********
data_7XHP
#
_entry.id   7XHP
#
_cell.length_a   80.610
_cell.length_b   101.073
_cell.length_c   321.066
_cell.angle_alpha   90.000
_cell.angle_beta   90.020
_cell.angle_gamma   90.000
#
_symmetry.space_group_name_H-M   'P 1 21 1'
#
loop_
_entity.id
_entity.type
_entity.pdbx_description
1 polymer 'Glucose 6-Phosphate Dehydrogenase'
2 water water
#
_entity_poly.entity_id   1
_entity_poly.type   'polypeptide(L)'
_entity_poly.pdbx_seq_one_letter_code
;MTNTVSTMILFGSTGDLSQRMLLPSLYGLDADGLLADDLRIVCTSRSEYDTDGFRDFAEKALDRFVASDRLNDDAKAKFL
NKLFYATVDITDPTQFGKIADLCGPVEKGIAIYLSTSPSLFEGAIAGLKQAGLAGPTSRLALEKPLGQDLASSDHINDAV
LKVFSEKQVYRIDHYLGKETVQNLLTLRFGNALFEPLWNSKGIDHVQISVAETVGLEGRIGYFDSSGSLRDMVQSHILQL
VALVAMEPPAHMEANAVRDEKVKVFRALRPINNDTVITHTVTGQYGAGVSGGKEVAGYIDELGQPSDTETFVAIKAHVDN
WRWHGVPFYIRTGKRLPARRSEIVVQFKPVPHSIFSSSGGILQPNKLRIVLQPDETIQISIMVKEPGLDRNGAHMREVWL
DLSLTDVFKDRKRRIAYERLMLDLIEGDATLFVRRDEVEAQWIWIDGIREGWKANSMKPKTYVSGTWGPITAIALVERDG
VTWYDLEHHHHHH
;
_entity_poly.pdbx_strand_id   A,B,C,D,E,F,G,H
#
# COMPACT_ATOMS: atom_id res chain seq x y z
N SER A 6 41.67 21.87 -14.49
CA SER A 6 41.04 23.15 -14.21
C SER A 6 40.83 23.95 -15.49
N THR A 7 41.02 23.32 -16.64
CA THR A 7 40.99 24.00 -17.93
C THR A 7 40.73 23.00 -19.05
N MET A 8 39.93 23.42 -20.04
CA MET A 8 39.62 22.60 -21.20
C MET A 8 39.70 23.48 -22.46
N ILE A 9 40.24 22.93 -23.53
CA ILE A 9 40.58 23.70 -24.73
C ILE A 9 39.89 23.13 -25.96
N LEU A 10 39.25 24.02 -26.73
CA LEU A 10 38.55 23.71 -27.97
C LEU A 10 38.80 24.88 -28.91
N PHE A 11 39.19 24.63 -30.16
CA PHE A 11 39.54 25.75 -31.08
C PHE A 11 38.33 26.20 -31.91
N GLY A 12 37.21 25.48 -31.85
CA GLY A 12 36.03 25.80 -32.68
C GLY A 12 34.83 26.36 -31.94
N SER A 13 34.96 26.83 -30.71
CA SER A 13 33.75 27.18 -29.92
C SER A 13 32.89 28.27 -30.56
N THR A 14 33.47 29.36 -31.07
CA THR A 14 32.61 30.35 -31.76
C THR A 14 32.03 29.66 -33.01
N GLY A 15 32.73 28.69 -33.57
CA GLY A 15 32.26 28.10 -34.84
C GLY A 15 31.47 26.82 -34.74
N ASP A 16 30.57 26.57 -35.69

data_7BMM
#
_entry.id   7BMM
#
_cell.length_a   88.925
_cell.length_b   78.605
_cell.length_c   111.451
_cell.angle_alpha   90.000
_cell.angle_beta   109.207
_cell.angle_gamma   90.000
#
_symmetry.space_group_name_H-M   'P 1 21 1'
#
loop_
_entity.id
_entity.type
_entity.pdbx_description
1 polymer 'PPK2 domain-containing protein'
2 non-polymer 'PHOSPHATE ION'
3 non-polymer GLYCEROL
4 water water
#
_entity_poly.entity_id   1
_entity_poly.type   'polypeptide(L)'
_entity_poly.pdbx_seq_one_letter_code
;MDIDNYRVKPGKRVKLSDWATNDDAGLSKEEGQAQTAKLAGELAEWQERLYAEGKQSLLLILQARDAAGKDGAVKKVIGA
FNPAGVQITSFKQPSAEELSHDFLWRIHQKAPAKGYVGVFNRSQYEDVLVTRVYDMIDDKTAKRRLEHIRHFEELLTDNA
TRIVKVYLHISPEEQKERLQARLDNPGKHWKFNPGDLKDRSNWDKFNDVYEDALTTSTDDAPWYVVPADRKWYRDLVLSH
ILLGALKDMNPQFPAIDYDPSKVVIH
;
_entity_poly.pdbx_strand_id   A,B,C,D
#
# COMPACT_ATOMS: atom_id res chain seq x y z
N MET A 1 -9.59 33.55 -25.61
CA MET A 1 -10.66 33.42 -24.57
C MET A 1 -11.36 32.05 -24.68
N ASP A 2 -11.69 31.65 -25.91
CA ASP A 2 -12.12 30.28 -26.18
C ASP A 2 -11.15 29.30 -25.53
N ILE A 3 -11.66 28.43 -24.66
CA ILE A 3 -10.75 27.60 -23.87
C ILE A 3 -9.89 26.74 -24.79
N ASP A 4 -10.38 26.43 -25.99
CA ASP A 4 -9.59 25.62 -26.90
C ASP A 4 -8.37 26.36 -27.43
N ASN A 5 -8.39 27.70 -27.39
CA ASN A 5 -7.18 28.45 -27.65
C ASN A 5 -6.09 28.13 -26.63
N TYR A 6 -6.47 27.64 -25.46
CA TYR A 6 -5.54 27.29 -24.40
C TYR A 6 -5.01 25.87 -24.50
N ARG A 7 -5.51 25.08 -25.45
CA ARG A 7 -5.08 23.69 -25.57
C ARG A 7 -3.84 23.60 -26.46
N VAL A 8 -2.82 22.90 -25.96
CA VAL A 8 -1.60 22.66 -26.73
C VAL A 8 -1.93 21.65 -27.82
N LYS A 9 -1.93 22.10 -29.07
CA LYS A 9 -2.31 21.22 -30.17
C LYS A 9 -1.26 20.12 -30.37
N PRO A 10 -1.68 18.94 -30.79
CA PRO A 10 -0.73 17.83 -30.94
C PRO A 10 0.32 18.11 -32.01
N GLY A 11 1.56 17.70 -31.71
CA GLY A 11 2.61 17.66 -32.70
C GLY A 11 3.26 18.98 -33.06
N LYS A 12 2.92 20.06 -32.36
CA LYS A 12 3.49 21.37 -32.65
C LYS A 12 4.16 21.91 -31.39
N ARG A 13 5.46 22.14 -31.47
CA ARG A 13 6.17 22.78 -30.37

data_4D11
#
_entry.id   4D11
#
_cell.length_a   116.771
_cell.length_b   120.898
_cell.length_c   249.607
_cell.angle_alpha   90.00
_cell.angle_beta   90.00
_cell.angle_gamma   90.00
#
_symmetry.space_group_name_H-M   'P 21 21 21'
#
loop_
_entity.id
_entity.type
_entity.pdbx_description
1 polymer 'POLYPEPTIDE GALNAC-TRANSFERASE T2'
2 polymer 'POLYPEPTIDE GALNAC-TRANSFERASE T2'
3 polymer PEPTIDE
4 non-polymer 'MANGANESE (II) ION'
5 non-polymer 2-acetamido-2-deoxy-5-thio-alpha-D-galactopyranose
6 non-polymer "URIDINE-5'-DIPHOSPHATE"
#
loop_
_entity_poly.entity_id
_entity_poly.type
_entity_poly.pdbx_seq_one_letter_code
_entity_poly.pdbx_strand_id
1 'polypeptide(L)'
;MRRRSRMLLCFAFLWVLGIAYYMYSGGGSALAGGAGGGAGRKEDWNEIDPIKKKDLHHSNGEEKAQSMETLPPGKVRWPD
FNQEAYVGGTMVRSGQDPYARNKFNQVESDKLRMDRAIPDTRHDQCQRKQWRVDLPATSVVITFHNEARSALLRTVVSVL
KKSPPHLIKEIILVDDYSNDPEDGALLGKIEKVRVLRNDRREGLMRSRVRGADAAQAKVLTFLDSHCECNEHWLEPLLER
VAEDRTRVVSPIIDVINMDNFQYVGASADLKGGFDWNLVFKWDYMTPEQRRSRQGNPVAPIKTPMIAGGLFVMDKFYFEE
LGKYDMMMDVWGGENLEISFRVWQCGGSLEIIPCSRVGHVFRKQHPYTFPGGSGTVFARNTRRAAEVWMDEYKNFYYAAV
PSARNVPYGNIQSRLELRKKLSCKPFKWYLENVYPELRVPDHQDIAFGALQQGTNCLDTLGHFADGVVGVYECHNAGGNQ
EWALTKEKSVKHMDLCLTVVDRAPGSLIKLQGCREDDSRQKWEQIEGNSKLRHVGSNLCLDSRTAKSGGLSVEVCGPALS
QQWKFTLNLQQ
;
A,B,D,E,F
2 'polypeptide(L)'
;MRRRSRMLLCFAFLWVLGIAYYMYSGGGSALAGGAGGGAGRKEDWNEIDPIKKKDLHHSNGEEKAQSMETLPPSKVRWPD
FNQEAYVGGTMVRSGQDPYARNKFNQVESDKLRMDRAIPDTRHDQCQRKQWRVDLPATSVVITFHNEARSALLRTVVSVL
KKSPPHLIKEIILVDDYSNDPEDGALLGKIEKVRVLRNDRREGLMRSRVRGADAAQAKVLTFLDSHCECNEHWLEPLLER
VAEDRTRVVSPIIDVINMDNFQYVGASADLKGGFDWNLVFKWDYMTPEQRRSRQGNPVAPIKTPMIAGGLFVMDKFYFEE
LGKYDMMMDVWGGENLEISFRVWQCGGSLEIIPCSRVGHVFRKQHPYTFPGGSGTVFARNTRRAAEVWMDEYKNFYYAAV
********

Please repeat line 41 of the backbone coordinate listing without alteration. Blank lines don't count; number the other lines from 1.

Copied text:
N MET A 8 39.93 23.42 -20.04